Your Judge

Friday, July 3, 2015


Steve has a new hobby.

I do too.

Remember back at Christmas when we gave Steve's parents, siblings and aunt a 'Choose Your Own Adventure' gift? Steve's mom and Aunt Lois joined Trevor and me at Beads on Main to make necklaces. Steve's dad, two sisters and brother-in-law joined him at The Brewmeister for a brewing class. They loved the class so much that they got together a week later at my inlaws' house to try it on their own, without an instructor. Trevor was sick, so I had to stay home with him instead of joining the group. It was disappointing, as I was very interested in the brewing process. Little did I know that Steve would be hooked! He signed up for The Kitchn's Beer School, bought more equipment, and started brewing at home.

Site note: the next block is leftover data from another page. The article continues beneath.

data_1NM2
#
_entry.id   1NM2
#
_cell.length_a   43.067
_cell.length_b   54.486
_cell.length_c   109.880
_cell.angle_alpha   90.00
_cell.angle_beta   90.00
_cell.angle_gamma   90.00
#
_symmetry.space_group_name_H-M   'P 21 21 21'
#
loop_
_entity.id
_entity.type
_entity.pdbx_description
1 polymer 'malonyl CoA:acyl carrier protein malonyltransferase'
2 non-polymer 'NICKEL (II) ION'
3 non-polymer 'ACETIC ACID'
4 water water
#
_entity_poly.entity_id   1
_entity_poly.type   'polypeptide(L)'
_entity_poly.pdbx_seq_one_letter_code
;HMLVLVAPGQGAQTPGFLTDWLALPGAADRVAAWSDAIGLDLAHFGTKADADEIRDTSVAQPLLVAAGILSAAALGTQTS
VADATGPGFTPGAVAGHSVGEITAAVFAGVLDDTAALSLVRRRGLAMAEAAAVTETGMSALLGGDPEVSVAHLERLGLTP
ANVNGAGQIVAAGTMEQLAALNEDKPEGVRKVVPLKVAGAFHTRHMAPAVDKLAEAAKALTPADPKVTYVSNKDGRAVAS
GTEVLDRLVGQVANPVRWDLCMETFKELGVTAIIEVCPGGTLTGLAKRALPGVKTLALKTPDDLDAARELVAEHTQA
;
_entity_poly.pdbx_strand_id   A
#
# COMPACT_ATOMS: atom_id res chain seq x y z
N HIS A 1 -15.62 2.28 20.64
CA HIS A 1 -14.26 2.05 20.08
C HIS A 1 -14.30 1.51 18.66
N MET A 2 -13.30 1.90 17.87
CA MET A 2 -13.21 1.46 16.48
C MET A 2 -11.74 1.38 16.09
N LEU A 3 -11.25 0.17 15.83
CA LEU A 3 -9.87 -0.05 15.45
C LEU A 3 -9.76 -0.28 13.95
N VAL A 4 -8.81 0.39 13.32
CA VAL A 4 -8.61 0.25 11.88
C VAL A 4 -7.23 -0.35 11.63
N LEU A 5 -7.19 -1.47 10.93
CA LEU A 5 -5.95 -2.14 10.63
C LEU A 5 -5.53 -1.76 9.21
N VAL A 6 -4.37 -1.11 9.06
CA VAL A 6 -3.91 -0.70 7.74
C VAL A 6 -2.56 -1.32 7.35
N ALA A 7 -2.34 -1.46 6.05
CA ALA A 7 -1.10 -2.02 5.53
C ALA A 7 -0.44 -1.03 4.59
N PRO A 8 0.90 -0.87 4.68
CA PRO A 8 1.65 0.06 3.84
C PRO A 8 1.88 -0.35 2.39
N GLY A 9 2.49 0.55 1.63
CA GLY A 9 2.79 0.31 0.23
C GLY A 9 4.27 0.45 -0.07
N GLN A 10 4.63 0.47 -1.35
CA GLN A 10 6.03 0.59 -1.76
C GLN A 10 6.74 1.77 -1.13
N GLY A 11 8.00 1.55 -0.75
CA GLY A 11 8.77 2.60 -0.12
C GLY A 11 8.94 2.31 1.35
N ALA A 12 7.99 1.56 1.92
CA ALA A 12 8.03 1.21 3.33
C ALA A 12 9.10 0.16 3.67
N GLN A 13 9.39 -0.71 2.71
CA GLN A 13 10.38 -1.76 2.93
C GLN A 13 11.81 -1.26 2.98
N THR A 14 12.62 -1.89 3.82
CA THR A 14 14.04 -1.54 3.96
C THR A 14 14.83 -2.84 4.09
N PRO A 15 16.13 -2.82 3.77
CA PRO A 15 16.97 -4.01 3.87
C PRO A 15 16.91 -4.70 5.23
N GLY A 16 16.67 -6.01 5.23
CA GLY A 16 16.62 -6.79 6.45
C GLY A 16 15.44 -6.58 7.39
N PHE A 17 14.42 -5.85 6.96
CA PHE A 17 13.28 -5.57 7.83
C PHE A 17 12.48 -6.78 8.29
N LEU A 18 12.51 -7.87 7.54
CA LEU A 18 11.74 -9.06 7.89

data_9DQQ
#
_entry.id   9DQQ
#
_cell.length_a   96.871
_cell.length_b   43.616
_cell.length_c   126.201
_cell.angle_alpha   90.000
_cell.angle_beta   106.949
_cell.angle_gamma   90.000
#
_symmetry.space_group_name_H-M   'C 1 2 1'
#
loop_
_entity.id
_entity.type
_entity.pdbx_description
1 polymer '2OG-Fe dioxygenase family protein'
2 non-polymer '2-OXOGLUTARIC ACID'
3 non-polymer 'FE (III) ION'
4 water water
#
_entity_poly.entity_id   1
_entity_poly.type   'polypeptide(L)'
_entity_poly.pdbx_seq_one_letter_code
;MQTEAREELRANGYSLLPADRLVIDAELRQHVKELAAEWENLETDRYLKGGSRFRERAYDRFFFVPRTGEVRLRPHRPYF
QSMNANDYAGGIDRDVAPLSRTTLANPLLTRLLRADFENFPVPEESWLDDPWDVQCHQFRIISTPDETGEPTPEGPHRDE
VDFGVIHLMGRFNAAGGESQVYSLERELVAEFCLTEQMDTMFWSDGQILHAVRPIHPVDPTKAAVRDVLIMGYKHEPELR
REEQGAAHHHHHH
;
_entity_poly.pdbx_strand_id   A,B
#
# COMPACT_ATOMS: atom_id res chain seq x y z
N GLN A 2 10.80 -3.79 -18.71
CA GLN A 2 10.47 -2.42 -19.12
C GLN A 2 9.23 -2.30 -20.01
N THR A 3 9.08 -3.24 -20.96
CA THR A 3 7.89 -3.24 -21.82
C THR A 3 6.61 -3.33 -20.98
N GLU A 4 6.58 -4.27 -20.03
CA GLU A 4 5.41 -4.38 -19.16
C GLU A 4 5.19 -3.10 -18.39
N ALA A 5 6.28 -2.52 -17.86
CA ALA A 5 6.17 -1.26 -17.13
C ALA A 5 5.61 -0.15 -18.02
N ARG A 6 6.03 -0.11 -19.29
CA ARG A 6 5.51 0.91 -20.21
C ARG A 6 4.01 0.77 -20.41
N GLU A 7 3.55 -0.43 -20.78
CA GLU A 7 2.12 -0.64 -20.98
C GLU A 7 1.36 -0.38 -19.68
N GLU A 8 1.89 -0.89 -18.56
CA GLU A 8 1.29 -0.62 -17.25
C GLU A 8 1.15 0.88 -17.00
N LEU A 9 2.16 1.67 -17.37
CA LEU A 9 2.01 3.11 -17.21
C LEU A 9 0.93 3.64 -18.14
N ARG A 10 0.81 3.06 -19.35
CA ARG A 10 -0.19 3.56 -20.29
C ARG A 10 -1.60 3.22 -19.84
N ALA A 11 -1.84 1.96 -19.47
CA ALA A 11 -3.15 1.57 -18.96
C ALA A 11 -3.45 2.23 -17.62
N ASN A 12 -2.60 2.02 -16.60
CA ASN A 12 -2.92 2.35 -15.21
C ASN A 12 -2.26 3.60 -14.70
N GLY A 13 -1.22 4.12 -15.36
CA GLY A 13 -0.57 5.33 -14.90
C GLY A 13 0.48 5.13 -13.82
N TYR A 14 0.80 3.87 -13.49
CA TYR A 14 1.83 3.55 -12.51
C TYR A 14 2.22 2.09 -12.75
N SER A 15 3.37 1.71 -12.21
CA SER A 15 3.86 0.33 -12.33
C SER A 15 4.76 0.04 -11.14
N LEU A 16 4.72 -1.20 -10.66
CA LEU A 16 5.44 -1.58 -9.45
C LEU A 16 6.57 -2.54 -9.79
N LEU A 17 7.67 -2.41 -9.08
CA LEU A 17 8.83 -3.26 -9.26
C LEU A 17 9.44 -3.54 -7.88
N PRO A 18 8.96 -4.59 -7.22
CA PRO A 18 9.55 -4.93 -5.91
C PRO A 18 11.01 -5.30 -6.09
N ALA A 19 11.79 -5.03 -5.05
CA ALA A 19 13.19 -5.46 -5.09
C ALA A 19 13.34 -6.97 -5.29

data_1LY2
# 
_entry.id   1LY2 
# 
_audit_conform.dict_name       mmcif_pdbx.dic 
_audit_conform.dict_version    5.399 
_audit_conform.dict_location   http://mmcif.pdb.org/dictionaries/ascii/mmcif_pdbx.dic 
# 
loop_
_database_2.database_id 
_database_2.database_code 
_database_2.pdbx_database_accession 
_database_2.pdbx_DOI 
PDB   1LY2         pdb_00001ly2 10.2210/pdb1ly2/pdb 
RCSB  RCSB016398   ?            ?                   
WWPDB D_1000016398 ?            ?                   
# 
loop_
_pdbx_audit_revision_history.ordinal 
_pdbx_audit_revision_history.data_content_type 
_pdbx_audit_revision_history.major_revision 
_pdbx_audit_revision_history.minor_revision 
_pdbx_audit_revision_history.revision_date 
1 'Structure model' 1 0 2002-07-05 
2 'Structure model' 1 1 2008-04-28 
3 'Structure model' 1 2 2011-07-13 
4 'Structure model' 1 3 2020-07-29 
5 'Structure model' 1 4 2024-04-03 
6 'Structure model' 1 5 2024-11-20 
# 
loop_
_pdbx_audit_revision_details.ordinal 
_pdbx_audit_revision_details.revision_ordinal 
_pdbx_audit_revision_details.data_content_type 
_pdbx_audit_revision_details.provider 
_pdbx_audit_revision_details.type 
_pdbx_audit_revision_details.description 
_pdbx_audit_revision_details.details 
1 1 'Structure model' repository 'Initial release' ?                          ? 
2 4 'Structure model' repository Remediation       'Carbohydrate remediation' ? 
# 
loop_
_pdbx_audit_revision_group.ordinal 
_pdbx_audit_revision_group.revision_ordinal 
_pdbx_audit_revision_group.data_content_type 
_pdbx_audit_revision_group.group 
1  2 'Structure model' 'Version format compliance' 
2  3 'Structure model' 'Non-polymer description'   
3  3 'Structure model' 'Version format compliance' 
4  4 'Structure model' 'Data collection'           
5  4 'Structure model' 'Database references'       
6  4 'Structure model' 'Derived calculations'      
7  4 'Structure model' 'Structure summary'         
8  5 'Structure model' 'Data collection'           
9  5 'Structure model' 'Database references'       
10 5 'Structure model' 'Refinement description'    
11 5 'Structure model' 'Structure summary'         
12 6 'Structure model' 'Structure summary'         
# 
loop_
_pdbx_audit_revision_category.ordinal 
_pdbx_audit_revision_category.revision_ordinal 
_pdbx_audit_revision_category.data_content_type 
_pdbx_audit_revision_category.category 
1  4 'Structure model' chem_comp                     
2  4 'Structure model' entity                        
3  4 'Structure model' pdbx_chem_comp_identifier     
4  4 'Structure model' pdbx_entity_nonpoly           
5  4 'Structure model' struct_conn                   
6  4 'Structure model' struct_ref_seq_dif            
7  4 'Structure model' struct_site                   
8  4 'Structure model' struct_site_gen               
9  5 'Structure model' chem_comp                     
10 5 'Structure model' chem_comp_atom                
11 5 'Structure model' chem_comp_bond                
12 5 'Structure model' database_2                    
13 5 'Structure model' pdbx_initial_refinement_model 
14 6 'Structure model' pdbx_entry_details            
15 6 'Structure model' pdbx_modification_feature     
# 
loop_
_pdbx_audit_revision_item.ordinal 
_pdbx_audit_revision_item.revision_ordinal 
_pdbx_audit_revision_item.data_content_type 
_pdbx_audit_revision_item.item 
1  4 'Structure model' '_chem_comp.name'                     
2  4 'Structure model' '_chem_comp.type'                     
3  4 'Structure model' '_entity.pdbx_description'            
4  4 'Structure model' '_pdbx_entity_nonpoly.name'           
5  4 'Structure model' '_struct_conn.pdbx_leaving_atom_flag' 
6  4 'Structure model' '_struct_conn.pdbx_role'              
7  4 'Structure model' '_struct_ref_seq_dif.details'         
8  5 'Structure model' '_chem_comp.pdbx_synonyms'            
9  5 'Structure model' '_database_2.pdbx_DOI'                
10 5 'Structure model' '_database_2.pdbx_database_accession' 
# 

The process is very interesting. 

Steve has been brewing 1-gallon batches. The first time, he threw out the spent grains after brewing. Since then, I've been experimenting with ways to use the spent grain for cooking. I suspected (correctly) that the most common use for spent grains was in bread. I read through a bunch of recipes and decided to try the Brewer's Bread Recipe, which uses a whopping 3 cups of spent grain. It made two large, round loaves (one of which is pictured above).

But breadbaking is not a new hobby for me. (Have I really NEVER blogged about this?! I'll fix that soon.) So while I'll continue making spent grain breads, I'm trying recipes that really push me out of my comfort zone. There are some fascinating spent grain recipes out there. More to come!

Thursday, July 2, 2015